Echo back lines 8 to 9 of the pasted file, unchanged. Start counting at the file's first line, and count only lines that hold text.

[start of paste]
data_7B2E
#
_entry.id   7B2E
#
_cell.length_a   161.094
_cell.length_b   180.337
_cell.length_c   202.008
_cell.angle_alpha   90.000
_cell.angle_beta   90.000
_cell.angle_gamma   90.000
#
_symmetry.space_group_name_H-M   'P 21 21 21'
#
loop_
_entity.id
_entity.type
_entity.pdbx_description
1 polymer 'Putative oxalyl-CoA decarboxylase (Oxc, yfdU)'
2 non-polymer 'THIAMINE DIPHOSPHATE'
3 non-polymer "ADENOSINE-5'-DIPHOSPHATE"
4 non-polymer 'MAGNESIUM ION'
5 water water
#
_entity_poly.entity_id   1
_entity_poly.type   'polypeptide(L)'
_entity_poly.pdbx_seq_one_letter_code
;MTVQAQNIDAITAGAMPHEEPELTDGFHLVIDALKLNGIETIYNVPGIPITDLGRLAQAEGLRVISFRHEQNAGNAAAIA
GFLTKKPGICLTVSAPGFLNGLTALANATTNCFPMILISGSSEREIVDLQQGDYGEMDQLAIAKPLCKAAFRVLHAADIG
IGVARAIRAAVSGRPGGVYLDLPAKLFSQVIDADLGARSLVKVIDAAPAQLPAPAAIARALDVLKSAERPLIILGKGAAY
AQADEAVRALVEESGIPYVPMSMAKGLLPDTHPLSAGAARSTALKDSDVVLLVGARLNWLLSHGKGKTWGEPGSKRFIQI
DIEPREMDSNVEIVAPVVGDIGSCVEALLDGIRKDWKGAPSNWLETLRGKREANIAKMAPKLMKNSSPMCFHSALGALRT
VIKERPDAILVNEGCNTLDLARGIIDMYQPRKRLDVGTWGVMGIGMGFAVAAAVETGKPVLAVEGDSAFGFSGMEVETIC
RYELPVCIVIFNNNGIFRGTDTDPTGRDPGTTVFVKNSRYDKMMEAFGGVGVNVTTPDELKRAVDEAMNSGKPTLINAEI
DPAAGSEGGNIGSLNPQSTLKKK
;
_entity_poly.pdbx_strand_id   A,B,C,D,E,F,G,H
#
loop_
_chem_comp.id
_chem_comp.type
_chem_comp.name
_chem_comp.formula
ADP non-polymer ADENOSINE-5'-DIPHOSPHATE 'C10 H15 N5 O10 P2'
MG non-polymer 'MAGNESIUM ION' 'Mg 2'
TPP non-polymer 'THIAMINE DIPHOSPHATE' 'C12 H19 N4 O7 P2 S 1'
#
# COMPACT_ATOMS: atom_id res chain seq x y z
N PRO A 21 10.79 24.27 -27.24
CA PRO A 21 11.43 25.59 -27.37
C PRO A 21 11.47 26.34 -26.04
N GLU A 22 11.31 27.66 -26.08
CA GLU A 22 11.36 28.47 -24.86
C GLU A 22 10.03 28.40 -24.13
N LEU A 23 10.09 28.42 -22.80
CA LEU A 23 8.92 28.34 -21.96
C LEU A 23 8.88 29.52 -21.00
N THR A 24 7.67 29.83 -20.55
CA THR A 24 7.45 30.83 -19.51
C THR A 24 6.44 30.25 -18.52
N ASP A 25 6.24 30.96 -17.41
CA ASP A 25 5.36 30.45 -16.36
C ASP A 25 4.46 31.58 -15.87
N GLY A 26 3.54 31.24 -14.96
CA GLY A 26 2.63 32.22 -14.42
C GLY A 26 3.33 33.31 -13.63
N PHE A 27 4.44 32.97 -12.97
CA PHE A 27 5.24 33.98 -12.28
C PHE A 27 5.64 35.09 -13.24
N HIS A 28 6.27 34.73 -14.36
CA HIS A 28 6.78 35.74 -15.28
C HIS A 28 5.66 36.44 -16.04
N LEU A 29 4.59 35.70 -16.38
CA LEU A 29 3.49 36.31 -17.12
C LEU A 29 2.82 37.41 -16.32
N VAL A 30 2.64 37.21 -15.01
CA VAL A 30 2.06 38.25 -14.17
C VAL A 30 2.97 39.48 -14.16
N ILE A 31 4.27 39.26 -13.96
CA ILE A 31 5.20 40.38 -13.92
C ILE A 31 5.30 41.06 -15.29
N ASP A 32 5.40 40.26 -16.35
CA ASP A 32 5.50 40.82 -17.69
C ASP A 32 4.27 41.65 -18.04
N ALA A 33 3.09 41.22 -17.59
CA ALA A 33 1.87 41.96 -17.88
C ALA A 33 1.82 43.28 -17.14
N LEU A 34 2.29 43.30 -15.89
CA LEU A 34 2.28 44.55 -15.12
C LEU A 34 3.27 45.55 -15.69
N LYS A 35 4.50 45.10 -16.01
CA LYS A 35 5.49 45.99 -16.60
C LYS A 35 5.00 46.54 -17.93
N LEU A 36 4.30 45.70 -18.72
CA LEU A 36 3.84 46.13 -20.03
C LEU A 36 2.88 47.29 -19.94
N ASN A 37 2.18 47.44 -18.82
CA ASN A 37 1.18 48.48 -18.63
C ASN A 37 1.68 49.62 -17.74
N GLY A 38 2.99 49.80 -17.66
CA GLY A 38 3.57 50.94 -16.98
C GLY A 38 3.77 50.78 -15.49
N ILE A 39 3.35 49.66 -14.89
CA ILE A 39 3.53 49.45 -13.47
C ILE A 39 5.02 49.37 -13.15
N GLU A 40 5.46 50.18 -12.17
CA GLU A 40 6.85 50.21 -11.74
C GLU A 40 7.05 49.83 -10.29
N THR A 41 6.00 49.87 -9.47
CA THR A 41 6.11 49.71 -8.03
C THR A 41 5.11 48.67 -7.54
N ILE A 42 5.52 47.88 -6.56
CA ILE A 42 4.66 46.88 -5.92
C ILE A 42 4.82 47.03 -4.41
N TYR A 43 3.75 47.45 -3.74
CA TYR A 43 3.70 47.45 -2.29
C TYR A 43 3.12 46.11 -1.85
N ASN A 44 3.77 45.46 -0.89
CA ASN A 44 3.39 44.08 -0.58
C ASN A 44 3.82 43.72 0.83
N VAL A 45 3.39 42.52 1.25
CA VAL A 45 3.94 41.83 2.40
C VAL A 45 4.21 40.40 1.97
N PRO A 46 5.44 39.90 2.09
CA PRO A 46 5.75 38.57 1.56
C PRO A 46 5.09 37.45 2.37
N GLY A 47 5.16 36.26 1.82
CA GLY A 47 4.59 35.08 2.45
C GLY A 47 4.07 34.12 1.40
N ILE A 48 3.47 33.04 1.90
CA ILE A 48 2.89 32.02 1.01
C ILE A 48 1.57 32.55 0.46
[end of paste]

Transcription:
_cell.angle_alpha   90.000
_cell.angle_beta   90.000